Compared to the length of time the Earth has existed, humans have only been here a very small fraction of that period.
One thing that is very confusing about our biological classification is that we are labeled as mammals and part of the animal kingdom. However, mammals do not behave the way we do. I realize that our classification has more to do with our biology rather than behavior, but hear me out.
Our behavior is so unique that it aligns with something else – something not living at all.
Mammals share specific characteristics which separate them from other animals.
There are different types of groups of mammals such as bats, carnivores, cetaceans, elephants, marsupials, primates, rodents, treeshrews, and many others.
They are found all over the world in all different climates. They nurse their babies with mother’s milk, maintain a constant internal temperature, protect their young, have hair, more developed brains, and many other shared physical features.
All mammals strive to instinctively:
- maintain a natural equilibrium within their ecosystem
- consume nutrients to maintain a homeostatic balance
- reproduce up to the limitations that natural resources can provide
Modern humans don’t follow any of the above instincts if they have them at all.
- destroy the natural equilibrium within the environment they inhabit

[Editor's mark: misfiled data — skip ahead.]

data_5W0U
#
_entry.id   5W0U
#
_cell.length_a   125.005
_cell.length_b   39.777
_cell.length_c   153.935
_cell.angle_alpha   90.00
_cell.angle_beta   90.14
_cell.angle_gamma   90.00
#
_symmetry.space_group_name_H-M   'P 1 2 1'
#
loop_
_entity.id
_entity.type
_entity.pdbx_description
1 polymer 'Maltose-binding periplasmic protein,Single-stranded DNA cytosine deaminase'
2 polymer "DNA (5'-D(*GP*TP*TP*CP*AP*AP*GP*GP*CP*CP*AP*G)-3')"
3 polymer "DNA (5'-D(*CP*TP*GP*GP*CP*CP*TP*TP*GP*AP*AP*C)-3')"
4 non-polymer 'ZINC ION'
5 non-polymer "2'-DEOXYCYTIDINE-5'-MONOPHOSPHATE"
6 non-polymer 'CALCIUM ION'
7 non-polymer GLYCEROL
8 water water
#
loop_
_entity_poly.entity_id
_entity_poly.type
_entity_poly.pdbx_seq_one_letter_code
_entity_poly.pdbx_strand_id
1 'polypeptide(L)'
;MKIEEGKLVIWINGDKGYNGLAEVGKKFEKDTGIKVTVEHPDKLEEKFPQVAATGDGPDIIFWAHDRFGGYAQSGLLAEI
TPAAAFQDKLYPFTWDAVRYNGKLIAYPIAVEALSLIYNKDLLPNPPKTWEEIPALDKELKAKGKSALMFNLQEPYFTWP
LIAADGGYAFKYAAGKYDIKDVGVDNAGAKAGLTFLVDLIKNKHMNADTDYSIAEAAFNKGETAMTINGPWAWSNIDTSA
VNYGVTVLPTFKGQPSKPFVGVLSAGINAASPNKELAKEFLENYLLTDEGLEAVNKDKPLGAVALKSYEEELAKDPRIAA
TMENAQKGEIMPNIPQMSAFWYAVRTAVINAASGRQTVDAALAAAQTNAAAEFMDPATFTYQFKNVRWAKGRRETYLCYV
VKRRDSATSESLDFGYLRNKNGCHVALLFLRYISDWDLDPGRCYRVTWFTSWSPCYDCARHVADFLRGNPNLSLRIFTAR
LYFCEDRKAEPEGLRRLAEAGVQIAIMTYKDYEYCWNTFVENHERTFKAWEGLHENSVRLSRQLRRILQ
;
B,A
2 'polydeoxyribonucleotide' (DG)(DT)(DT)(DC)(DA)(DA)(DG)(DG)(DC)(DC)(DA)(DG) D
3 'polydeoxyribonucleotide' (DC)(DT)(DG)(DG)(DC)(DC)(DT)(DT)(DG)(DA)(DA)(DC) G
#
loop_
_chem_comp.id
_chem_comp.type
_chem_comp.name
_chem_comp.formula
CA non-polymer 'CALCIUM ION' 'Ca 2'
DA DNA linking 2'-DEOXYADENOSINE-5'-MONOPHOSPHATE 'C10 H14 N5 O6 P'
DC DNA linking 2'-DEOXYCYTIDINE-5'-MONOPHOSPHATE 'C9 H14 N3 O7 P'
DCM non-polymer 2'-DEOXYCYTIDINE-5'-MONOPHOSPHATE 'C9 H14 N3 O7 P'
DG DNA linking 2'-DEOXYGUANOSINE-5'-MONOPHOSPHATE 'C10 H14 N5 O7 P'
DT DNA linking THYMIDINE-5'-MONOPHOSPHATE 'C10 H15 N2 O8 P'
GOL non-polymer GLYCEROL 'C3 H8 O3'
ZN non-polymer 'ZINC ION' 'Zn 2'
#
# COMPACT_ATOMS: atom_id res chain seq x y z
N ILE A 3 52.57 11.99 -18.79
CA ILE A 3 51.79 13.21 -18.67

- expend energy and resources to destroy cells within the body
- reproduce to the point of exceeding the capacity of natural resources of the host environment
- will latch onto other environments to repeat the same process and will teach other humans to do the same thing
Behaviorally, there is no other mammal that does what humans do.
Our capacity to destroy our environment makes us practically pseudo-living organisms in this respect.
There is one other organism that does mimic our behavior. It’s called a virus. Viruses have insinuated themselves into the genome of our ancestors for hundreds of millions of years. They typically have gotten there by infecting eggs or sperm, inserting their own DNA into ours.
There are 100,000 known fragments of viruses in the human genome, making up over 8% of our DNA.
Unlike mammals, what’s interesting about viruses is that they’re not alive. They don’t grow, produce/utilize their own energy, cannot independently reproduce, or move on their own. Are human beings headed in the same direction?
As soon as humanity stops living like a virus, consciousness will evolve into an infinite source of power, abundance, and prosperity for our species.
The only thing we need to do is recognize it.
by: Josh Richardson